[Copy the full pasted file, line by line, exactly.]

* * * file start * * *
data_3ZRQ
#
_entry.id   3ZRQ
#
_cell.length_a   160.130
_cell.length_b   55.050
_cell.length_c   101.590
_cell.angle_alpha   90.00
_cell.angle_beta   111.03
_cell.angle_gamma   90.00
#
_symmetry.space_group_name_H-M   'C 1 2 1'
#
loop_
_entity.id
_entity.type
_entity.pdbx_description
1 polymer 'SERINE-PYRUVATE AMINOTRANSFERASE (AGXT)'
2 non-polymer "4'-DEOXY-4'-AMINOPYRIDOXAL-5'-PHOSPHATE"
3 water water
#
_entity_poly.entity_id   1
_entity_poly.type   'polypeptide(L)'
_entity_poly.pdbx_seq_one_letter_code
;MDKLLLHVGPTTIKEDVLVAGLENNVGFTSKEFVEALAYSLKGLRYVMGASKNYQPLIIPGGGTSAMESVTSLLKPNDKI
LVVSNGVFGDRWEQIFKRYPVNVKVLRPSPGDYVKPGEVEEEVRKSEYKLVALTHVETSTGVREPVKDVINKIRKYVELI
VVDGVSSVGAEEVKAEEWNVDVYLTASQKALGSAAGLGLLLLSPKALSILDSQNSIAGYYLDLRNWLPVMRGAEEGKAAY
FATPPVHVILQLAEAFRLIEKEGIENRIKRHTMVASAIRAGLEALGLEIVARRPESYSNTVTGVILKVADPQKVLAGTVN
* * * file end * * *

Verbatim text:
data_3ZRQ
#
_entry.id   3ZRQ
#
_cell.length_a   160.130
_cell.length_b   55.050
_cell.length_c   101.590
_cell.angle_alpha   90.00
_cell.angle_beta   111.03
_cell.angle_gamma   90.00
#
_symmetry.space_group_name_H-M   'C 1 2 1'
#
loop_
_entity.id
_entity.type
_entity.pdbx_description
1 polymer 'SERINE-PYRUVATE AMINOTRANSFERASE (AGXT)'
2 non-polymer "4'-DEOXY-4'-AMINOPYRIDOXAL-5'-PHOSPHATE"
3 water water
#
_entity_poly.entity_id   1
_entity_poly.type   'polypeptide(L)'
_entity_poly.pdbx_seq_one_letter_code
;MDKLLLHVGPTTIKEDVLVAGLENNVGFTSKEFVEALAYSLKGLRYVMGASKNYQPLIIPGGGTSAMESVTSLLKPNDKI
LVVSNGVFGDRWEQIFKRYPVNVKVLRPSPGDYVKPGEVEEEVRKSEYKLVALTHVETSTGVREPVKDVINKIRKYVELI
VVDGVSSVGAEEVKAEEWNVDVYLTASQKALGSAAGLGLLLLSPKALSILDSQNSIAGYYLDLRNWLPVMRGAEEGKAAY
FATPPVHVILQLAEAFRLIEKEGIENRIKRHTMVASAIRAGLEALGLEIVARRPESYSNTVTGVILKVADPQKVLAGTVN